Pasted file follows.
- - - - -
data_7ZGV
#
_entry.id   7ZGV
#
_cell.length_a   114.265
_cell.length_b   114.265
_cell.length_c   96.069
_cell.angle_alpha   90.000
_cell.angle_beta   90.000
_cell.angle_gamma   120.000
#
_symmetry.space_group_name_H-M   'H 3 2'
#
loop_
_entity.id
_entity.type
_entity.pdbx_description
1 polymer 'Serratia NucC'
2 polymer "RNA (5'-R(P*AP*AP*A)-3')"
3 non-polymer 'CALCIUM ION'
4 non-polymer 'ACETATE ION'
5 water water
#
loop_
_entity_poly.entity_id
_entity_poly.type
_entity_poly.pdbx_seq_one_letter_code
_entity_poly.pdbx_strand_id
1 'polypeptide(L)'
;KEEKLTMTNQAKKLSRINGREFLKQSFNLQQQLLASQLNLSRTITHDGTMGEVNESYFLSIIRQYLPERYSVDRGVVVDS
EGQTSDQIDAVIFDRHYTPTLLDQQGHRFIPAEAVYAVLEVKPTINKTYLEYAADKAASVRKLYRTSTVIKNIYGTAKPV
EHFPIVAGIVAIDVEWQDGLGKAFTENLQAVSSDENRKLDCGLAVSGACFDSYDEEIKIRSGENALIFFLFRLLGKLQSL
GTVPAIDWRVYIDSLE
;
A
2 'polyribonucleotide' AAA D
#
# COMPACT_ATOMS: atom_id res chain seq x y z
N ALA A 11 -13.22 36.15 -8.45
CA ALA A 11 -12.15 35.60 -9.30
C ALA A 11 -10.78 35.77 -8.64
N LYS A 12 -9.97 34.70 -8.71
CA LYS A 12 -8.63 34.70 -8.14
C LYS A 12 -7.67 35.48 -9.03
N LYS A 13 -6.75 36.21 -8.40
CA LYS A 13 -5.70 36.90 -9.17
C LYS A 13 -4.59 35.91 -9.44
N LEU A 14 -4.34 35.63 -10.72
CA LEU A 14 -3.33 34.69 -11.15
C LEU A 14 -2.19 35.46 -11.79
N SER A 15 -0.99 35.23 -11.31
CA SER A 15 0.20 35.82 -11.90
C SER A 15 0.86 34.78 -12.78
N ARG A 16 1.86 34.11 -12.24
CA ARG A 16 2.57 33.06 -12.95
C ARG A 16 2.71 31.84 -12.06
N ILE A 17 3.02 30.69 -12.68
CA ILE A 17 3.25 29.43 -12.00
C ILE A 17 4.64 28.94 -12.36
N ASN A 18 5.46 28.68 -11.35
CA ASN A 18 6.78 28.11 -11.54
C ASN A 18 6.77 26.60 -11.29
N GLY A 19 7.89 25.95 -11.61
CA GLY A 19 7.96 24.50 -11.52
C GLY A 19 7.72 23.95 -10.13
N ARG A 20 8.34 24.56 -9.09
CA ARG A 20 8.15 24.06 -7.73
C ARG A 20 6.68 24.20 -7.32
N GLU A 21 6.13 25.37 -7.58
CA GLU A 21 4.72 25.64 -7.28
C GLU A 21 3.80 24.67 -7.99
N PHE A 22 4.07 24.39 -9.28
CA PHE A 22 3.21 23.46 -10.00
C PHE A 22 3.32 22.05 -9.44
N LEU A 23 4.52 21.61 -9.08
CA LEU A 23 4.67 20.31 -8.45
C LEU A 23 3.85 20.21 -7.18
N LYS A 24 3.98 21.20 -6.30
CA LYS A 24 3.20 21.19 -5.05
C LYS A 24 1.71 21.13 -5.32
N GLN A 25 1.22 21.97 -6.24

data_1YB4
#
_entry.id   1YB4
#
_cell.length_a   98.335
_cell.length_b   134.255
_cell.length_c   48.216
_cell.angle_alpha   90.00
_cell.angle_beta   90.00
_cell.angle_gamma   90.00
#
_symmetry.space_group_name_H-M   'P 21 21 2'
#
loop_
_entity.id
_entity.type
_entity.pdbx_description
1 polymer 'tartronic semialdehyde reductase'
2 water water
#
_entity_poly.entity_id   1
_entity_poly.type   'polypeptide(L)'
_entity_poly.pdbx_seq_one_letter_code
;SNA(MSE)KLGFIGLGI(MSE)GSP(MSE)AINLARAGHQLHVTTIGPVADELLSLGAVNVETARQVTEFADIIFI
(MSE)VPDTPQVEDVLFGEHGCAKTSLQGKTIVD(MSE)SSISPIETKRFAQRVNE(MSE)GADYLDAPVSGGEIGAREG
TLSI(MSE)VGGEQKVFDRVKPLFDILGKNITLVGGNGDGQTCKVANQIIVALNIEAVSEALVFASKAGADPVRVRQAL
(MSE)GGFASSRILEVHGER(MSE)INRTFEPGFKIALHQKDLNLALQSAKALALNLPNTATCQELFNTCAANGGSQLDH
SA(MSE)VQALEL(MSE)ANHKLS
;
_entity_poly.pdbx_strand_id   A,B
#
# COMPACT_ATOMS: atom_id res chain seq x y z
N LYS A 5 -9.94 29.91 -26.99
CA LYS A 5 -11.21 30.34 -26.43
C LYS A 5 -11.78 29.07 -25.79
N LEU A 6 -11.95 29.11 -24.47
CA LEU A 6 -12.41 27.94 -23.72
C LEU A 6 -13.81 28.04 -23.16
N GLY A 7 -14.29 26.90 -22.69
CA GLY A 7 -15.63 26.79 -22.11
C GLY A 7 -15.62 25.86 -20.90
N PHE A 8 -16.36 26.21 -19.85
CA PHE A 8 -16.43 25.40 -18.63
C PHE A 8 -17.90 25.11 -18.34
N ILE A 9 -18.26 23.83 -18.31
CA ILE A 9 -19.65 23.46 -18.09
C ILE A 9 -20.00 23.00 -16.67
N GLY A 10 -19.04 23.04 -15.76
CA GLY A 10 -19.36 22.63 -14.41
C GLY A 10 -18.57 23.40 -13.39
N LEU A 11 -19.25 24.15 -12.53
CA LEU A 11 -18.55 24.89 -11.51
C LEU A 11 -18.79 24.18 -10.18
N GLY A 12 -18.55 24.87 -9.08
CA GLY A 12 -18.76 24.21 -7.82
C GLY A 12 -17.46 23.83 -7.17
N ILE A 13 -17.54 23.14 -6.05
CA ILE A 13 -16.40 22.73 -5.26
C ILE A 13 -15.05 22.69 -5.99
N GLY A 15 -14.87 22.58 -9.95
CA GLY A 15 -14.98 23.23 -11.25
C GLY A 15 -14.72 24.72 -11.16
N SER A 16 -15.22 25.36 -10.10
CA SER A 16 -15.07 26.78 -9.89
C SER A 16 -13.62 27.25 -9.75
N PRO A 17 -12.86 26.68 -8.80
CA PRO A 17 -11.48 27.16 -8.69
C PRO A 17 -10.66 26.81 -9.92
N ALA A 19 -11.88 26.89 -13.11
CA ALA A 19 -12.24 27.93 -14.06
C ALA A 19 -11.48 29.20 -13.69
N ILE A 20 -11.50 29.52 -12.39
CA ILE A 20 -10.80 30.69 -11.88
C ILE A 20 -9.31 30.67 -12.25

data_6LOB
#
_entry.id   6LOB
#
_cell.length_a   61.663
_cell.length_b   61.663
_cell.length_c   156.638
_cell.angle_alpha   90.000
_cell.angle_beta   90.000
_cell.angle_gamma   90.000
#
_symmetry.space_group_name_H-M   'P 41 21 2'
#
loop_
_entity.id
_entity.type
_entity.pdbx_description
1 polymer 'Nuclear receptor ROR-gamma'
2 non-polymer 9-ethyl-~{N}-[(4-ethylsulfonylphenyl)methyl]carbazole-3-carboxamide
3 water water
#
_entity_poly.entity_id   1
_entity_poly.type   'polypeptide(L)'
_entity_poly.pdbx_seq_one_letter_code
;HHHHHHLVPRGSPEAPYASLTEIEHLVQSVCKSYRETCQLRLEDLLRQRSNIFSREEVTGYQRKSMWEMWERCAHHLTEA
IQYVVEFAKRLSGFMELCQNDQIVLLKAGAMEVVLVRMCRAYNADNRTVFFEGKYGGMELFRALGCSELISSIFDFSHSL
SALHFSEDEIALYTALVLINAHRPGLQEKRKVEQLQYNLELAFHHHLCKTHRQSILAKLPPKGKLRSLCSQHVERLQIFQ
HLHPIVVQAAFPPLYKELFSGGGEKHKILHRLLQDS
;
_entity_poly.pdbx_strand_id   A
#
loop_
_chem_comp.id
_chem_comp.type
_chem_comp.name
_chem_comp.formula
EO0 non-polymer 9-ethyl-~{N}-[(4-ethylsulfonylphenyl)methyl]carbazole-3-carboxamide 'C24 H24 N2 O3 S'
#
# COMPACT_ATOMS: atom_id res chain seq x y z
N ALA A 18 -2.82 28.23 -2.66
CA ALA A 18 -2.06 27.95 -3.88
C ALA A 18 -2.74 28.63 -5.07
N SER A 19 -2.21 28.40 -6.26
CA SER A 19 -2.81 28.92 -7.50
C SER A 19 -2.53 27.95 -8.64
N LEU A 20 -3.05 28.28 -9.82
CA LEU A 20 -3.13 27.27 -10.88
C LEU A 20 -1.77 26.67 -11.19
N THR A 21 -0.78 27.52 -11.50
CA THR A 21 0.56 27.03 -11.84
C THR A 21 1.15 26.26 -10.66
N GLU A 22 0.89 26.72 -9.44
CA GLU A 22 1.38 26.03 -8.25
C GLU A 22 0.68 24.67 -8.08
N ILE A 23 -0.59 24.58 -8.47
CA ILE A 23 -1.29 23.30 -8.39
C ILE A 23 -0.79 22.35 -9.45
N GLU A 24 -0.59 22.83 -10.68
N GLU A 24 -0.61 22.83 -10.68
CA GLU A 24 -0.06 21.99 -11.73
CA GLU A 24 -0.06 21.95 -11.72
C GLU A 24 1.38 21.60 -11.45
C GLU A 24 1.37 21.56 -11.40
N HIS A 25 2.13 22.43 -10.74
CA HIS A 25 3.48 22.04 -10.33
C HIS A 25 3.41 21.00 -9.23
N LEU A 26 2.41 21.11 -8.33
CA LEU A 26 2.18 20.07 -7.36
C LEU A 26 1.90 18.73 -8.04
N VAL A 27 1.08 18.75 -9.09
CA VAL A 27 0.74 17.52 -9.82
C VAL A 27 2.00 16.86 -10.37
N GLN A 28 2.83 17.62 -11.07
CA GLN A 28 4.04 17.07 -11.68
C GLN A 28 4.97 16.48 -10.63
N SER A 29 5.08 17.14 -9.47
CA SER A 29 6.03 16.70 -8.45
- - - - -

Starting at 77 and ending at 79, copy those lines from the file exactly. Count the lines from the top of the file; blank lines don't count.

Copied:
C LEU A 23 3.85 20.21 -7.18
N LYS A 24 3.98 21.20 -6.30
CA LYS A 24 3.20 21.19 -5.05